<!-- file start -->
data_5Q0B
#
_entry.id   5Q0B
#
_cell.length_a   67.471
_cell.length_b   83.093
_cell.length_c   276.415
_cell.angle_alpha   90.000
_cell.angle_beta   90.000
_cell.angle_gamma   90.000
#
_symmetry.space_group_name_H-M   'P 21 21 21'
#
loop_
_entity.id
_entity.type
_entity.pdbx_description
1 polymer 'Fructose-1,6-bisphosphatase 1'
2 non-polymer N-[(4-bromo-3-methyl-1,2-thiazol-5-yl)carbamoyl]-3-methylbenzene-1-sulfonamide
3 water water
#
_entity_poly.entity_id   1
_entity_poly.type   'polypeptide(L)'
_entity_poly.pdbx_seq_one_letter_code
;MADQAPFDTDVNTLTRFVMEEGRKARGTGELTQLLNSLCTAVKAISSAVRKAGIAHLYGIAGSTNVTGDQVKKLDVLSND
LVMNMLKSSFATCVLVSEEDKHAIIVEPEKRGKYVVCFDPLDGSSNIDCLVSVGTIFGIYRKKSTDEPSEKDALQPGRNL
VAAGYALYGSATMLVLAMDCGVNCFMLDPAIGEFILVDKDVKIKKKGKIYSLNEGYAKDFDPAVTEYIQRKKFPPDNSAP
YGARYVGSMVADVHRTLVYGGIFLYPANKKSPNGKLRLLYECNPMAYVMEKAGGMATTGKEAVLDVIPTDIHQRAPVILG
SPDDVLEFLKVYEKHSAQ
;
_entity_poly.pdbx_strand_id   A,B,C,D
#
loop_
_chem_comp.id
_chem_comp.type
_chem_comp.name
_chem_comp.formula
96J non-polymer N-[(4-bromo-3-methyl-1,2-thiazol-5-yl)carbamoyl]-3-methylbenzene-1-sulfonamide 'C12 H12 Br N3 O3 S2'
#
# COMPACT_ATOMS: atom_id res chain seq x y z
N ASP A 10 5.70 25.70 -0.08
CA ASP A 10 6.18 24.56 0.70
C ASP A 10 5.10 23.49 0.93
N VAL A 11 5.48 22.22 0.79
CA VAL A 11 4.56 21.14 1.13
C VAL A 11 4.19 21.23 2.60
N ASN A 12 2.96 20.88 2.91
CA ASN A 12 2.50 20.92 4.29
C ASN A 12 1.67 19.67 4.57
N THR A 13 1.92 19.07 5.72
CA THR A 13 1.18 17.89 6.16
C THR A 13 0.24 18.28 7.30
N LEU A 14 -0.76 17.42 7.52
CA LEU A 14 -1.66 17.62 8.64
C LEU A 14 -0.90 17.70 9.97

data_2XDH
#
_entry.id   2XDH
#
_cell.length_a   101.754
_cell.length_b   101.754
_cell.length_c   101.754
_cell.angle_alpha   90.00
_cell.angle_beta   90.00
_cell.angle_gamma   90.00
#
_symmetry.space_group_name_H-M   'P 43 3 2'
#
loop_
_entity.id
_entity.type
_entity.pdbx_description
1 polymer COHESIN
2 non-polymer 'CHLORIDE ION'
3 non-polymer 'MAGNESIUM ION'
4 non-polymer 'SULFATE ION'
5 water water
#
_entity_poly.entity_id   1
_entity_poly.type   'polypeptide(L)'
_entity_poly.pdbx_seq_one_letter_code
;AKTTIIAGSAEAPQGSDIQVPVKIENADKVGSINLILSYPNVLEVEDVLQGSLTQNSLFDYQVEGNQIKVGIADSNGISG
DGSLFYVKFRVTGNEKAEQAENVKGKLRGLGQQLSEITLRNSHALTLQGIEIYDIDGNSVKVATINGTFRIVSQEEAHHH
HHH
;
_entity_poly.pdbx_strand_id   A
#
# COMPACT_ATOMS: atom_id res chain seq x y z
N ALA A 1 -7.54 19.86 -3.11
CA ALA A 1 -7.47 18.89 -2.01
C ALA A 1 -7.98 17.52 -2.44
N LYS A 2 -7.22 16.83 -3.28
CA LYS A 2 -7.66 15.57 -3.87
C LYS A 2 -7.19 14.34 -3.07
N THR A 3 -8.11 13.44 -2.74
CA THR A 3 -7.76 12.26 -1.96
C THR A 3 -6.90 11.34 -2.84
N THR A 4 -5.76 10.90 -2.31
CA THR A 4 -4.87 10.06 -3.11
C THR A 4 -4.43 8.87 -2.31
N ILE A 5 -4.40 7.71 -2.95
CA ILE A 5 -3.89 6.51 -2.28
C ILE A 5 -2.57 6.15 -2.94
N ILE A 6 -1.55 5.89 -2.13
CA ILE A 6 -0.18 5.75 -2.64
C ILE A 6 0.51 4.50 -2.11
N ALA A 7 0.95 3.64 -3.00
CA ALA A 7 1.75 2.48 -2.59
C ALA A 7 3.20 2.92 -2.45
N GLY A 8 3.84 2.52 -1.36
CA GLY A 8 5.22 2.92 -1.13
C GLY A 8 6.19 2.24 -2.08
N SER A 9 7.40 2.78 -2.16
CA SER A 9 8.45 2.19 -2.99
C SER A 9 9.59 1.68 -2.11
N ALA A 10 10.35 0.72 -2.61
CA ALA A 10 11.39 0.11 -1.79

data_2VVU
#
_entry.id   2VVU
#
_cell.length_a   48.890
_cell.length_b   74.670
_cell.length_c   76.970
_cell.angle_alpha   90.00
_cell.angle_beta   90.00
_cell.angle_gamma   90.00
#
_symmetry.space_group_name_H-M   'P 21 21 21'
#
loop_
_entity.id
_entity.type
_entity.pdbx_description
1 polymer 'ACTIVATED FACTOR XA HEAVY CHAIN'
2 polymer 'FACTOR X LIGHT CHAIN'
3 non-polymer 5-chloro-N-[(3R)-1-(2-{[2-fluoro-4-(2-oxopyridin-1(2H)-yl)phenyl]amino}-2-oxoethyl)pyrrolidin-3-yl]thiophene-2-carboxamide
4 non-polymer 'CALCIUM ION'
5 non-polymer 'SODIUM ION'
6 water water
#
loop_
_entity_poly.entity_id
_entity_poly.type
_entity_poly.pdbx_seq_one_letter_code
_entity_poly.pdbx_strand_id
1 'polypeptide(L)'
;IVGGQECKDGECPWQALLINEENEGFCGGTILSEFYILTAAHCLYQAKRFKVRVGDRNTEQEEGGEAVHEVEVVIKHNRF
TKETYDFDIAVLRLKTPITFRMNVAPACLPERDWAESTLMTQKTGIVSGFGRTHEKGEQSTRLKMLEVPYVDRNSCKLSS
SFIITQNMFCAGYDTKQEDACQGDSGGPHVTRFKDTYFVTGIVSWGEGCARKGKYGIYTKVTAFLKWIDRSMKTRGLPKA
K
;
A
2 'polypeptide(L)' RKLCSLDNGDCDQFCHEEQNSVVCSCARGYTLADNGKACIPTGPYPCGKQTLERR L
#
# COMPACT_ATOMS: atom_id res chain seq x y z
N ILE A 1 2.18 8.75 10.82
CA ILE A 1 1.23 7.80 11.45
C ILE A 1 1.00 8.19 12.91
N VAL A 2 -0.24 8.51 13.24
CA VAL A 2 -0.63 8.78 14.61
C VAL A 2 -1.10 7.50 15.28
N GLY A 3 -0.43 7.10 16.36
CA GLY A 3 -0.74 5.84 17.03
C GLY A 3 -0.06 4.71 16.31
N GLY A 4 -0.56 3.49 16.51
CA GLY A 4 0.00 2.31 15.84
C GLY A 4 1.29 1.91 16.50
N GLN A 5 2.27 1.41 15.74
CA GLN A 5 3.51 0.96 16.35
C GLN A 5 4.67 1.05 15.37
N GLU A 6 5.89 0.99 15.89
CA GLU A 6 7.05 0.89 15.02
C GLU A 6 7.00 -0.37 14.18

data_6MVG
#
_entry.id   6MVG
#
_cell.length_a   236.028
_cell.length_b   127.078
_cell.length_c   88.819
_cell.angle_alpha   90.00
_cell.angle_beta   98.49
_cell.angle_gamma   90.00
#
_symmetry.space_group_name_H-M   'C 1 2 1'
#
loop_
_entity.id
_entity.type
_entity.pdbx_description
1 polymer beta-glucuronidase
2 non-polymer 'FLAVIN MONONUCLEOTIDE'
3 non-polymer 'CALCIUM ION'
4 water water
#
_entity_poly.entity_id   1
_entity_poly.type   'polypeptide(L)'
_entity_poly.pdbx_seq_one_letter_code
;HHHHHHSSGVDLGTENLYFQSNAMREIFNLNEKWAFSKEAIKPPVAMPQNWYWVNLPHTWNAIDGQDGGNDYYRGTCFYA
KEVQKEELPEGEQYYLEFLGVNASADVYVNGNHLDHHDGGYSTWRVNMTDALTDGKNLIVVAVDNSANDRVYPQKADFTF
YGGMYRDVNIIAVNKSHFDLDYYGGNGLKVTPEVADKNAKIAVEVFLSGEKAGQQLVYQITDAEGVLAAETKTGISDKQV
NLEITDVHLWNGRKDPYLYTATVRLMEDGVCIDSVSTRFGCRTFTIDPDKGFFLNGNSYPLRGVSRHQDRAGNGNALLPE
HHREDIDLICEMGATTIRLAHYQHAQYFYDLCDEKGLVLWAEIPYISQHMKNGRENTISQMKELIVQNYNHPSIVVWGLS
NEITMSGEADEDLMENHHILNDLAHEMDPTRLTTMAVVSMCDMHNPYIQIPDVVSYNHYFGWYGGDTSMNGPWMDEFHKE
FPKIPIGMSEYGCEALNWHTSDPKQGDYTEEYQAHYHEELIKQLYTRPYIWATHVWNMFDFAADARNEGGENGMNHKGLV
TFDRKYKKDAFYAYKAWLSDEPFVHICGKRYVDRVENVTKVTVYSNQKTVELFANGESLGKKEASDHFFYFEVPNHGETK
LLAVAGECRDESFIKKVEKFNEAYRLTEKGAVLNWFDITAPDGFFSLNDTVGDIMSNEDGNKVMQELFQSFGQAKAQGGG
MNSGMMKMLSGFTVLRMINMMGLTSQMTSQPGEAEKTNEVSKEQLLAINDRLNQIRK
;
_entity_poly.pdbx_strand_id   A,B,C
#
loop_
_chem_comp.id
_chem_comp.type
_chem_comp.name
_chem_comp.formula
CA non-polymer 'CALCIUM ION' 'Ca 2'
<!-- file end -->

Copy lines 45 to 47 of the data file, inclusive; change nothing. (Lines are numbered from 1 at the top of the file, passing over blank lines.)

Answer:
CA VAL A 11 4.56 21.14 1.13
C VAL A 11 4.19 21.23 2.60
N ASN A 12 2.96 20.88 2.91